Storms and Floods

Tropical Storms – Roundup of Tropical Storms:

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In the Eastern Pacific Ocean: Tropical Depression 09e (Howard), located approximately 580 nm south-southwest of San Diego, is tracking west-northwestward at 09 knots.

In the Northwest Pacific Ocean: Tropical Depression 09w (Nine, located approximately 437 nm south-southwest of Yokosuka, Japan, is tracking westward at 05 knots.

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Wildfires – France

Wildfires raged in southwestern France on Tuesday, destroying sixteen houses, burning 6,000 hectares and forcing the evacuation of almost 10,000 people in an area already hit last month by huge blazes. Another fire is in the Maine et Loire department in western France, where 650 hectares have been scorched and 500 are threatened, according to local authorities.



As more countries report Covid-19 cases less frequently, we will give an update weekly or bi-weekly as circumstances dictate.


Roundup of Global Volcanic Activity – New Activity for the week 3 August – 9 August 2022

Aira – Kyushu (Japan) : JMA reported that nighttime incandescence at Minamidake Crater (at Aira Caldera’s Sakurajima volcano) was visible during 1-8 August. The seismic network recorded 25 eruptive events and seven explosions. Volcanic plumes rose as high as 2.8 km above the crater rim and material was ejected material as high as 1.3 km above the summit.

Grimsvotn – Iceland ” The Icelandic Meteorological Office (IMO) reported that seismicity at Grímsvötn had declined to normal levels during the past few days, and no significant variations from background levels were observed in geochemical or deformation data.

Ioto – Volcano Islands : JMA reported that minor eruptive activity off the coast at Ioto (Iwo-jima) had been visible daily during 11-31 July. On 14 July pumice pieces from the eruption washed up onto the shore at Onohama and were photographed during a field survey conducted by the National Research Institute for Earth Science and Disaster Prevention. JMA scientist visited the site on 31 July and confirmed the pumice deposits on the beach. They saw eruptive activity every few minutes, and gray, tephra-laden columns of water being ejected 20-30 m above the ocean’s surface. A satellite image on 4 August showed a small rounded gray zone at the water surface and a plume of discolored water drifting NE.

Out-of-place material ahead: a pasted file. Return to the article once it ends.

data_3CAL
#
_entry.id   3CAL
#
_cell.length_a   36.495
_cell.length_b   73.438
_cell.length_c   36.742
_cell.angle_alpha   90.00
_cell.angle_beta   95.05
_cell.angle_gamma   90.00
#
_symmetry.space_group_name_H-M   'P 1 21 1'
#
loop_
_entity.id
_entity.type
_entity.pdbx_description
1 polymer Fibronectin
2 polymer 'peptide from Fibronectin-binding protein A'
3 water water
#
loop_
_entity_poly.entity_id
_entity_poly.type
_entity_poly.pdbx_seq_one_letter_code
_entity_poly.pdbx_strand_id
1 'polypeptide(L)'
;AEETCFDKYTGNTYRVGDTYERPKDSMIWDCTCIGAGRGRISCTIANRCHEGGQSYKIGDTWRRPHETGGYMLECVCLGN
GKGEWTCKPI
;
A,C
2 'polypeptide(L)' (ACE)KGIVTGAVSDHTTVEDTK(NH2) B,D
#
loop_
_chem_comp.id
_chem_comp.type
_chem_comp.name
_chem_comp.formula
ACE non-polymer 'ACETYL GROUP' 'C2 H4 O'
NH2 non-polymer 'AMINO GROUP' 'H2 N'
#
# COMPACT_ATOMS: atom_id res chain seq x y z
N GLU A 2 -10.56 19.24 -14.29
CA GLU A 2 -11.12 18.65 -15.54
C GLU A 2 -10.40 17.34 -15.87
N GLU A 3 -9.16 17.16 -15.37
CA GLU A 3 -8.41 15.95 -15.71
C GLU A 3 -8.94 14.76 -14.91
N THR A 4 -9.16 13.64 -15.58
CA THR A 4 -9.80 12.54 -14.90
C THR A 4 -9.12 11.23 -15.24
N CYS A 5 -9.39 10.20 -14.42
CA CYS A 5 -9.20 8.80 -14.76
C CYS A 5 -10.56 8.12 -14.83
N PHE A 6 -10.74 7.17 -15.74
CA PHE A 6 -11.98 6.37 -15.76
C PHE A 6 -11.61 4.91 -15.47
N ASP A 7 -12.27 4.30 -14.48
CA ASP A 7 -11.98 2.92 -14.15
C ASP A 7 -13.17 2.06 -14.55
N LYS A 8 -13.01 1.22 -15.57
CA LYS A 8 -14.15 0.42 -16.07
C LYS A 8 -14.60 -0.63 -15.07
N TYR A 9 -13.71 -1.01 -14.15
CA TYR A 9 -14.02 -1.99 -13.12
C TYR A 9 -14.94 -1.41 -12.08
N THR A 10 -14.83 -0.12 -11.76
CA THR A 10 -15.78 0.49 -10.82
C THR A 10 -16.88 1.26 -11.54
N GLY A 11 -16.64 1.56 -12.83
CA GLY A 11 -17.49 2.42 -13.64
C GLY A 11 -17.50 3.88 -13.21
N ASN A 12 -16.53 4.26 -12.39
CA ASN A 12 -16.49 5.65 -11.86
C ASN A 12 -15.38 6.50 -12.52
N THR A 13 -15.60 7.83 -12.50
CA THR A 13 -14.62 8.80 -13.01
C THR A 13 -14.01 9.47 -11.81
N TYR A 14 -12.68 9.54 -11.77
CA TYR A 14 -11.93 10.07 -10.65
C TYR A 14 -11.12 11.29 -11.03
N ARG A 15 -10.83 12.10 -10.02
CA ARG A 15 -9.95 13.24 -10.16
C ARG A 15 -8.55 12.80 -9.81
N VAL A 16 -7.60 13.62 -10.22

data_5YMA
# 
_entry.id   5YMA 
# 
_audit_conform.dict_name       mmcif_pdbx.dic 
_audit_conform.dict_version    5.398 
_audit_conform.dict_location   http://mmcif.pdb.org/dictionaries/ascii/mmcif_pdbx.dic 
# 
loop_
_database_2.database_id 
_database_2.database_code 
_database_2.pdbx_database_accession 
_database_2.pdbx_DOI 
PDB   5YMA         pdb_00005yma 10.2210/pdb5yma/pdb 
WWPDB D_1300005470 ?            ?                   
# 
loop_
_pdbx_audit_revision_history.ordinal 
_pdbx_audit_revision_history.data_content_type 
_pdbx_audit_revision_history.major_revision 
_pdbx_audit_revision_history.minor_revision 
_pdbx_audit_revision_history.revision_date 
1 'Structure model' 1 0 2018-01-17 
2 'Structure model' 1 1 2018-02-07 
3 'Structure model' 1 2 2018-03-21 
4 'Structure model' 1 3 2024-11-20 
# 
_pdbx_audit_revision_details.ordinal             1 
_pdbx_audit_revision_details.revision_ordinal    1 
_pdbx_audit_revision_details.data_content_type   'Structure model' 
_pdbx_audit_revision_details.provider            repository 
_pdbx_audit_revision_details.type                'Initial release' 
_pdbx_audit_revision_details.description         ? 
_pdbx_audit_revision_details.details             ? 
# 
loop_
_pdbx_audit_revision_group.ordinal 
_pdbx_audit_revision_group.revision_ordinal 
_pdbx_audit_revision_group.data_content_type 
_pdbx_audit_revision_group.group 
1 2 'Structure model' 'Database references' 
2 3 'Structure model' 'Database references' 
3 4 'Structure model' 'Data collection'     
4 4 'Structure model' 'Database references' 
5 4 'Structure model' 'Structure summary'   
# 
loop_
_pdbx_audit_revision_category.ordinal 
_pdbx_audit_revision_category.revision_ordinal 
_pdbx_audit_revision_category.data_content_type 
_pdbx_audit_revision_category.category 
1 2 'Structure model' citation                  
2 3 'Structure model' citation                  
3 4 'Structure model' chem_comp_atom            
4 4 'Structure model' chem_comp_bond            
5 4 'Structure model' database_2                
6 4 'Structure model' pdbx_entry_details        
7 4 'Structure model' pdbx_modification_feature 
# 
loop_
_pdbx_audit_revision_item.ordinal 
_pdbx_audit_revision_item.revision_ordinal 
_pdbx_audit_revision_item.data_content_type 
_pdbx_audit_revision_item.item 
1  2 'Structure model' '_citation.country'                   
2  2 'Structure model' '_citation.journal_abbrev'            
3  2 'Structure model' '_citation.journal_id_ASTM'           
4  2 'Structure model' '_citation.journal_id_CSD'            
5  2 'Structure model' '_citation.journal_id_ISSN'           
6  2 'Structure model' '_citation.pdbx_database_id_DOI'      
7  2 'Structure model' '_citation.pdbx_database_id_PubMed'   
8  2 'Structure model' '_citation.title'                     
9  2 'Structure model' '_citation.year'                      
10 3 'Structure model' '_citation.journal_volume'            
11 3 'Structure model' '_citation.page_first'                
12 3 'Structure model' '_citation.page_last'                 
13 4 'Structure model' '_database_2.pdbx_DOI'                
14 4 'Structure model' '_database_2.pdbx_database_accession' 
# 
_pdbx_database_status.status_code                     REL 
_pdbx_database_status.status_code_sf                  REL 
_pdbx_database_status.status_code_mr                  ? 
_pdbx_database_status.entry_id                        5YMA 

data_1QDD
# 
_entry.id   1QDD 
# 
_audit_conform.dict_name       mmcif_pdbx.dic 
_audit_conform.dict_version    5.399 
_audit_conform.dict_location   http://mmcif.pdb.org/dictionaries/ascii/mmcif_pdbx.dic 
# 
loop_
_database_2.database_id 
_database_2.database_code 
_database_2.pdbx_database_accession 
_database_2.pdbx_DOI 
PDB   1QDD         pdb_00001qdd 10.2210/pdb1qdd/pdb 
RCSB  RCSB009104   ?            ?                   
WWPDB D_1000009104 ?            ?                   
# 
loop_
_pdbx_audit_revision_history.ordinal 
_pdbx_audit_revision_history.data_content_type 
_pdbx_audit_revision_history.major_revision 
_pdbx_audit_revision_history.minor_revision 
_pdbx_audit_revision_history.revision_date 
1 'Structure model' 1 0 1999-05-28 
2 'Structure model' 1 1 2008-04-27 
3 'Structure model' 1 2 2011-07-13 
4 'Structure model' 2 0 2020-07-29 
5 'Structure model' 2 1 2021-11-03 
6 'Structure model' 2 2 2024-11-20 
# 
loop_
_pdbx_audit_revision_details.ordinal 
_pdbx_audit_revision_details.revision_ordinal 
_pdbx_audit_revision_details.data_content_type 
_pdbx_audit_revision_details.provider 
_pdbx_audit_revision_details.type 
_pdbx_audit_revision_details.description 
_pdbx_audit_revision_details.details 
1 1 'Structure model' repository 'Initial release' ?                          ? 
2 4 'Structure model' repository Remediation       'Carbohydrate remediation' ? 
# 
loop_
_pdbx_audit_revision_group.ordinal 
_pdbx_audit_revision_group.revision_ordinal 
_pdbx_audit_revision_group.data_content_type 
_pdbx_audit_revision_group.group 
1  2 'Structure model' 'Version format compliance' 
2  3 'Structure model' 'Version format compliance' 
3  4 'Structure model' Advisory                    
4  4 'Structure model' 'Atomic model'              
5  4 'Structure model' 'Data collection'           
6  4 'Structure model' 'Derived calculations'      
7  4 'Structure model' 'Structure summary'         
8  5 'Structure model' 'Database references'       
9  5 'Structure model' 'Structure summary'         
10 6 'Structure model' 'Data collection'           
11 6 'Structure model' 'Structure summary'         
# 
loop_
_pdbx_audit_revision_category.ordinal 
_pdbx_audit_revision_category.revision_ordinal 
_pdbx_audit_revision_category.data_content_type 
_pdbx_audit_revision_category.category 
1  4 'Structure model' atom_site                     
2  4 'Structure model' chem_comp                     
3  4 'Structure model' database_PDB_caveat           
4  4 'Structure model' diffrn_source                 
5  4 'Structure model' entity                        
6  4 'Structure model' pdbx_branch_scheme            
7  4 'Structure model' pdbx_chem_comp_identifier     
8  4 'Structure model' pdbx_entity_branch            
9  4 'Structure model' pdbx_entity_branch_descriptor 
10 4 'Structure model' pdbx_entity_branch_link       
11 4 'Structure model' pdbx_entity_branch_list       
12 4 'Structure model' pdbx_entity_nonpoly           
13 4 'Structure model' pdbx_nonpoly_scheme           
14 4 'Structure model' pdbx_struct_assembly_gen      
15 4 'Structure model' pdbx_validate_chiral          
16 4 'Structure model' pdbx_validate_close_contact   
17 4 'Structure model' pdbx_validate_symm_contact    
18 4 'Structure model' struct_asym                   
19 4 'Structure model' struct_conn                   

Krysuvik-Trolladyngja – Reykjanes Peninsula : The fissure eruption of the Krýsuvík-Trölladyngja volcanic system that began at around 1318 on 3 August continued at least through 9 August. Numerous small lava fountains rose along the fissure, located near the border of the previous flow field N of Fagradalsfjall, and lava flows traveled downslope to the NW. Scientists from the Institute of Earth Sciences stated that the initial flow rate was 5-10 times greater than the flow rate at the start of the 2021 eruption, based on model estimates, field data, and satellite measurements. The flow rate was about 32 cubic meters per second during the initial hours of the eruption, then decreased to an average of 18 cubic meters per second from 1700 on 3 August until 1100 on 4 August, by which time about 1.6 million cubic meters of lava had covered an area of 0.14 square kilometers. The average flow thickness was around 11 m. According to a news article the length of the active fissure had decreased and the middle part of the fissure was the most active. On 5 August Icelandic Meteorological Office (IMO) reported that the number of daily earthquakes declined after the eruption began and deformation stabilized. Thousands of people were walking on the trails to view the eruption; authorities warned the public to heed inclement weather warnings, and closed access to the site during 7-9 August due to weather conditions and trail maintenance.